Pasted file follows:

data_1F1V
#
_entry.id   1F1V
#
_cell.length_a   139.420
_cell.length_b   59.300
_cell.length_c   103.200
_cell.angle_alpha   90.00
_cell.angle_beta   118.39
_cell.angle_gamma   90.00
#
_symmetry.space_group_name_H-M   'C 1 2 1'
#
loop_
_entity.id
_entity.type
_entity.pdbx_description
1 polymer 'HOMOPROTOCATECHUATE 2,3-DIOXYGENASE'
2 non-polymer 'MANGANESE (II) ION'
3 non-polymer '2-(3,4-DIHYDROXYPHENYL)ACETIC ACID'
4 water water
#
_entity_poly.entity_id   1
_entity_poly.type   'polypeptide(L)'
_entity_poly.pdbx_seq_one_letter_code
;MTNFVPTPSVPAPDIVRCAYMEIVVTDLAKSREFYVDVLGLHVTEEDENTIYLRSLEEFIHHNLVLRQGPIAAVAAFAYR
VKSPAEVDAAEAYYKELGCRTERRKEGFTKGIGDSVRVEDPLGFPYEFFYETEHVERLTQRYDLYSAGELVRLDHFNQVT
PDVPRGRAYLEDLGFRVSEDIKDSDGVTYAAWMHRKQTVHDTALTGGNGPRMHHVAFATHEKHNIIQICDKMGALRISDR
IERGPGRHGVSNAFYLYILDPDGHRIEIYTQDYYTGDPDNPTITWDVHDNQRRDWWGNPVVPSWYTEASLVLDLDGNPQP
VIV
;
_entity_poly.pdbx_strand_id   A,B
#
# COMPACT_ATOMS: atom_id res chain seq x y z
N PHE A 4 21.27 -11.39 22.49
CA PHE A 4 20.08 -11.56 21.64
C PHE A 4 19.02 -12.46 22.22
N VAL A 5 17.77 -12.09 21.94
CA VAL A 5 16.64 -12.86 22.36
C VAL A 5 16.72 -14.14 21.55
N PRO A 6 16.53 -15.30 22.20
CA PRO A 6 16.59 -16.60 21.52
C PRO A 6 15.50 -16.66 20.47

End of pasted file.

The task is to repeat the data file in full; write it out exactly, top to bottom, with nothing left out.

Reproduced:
data_1F1V
#
_entry.id   1F1V
#
_cell.length_a   139.420
_cell.length_b   59.300
_cell.length_c   103.200
_cell.angle_alpha   90.00
_cell.angle_beta   118.39
_cell.angle_gamma   90.00
#
_symmetry.space_group_name_H-M   'C 1 2 1'
#
loop_
_entity.id
_entity.type
_entity.pdbx_description
1 polymer 'HOMOPROTOCATECHUATE 2,3-DIOXYGENASE'
2 non-polymer 'MANGANESE (II) ION'
3 non-polymer '2-(3,4-DIHYDROXYPHENYL)ACETIC ACID'
4 water water
#
_entity_poly.entity_id   1
_entity_poly.type   'polypeptide(L)'
_entity_poly.pdbx_seq_one_letter_code
;MTNFVPTPSVPAPDIVRCAYMEIVVTDLAKSREFYVDVLGLHVTEEDENTIYLRSLEEFIHHNLVLRQGPIAAVAAFAYR
VKSPAEVDAAEAYYKELGCRTERRKEGFTKGIGDSVRVEDPLGFPYEFFYETEHVERLTQRYDLYSAGELVRLDHFNQVT
PDVPRGRAYLEDLGFRVSEDIKDSDGVTYAAWMHRKQTVHDTALTGGNGPRMHHVAFATHEKHNIIQICDKMGALRISDR
IERGPGRHGVSNAFYLYILDPDGHRIEIYTQDYYTGDPDNPTITWDVHDNQRRDWWGNPVVPSWYTEASLVLDLDGNPQP
VIV
;
_entity_poly.pdbx_strand_id   A,B
#
# COMPACT_ATOMS: atom_id res chain seq x y z
N PHE A 4 21.27 -11.39 22.49
CA PHE A 4 20.08 -11.56 21.64
C PHE A 4 19.02 -12.46 22.22
N VAL A 5 17.77 -12.09 21.94
CA VAL A 5 16.64 -12.86 22.36
C VAL A 5 16.72 -14.14 21.55
N PRO A 6 16.53 -15.30 22.20
CA PRO A 6 16.59 -16.60 21.52
C PRO A 6 15.50 -16.66 20.47